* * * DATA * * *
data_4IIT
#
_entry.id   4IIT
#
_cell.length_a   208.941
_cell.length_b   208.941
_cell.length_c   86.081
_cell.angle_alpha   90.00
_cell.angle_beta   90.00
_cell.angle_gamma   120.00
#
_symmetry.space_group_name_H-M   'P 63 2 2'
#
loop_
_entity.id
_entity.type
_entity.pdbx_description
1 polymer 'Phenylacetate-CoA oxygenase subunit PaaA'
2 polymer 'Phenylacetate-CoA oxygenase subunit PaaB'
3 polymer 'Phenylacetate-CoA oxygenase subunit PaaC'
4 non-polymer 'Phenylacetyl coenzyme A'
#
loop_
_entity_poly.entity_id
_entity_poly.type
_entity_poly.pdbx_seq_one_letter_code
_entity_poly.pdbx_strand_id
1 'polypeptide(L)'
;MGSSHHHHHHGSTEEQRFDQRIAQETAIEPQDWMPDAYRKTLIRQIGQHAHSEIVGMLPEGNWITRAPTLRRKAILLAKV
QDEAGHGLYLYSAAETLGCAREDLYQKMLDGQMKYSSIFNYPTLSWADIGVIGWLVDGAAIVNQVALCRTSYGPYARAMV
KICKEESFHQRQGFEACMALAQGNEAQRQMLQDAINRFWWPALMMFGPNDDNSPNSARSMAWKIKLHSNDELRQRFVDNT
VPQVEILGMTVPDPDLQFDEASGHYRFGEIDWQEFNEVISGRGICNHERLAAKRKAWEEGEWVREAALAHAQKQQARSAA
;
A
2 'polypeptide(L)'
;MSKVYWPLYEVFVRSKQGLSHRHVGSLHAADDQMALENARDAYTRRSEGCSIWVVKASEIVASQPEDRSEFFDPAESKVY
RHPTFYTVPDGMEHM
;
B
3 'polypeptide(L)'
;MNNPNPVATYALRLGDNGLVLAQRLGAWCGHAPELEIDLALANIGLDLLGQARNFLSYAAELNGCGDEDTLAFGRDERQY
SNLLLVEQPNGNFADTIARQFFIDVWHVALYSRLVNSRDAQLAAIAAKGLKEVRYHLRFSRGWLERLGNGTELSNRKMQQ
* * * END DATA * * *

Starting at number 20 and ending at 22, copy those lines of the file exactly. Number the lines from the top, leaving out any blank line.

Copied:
3 polymer 'Phenylacetate-CoA oxygenase subunit PaaC'
4 non-polymer 'Phenylacetyl coenzyme A'
#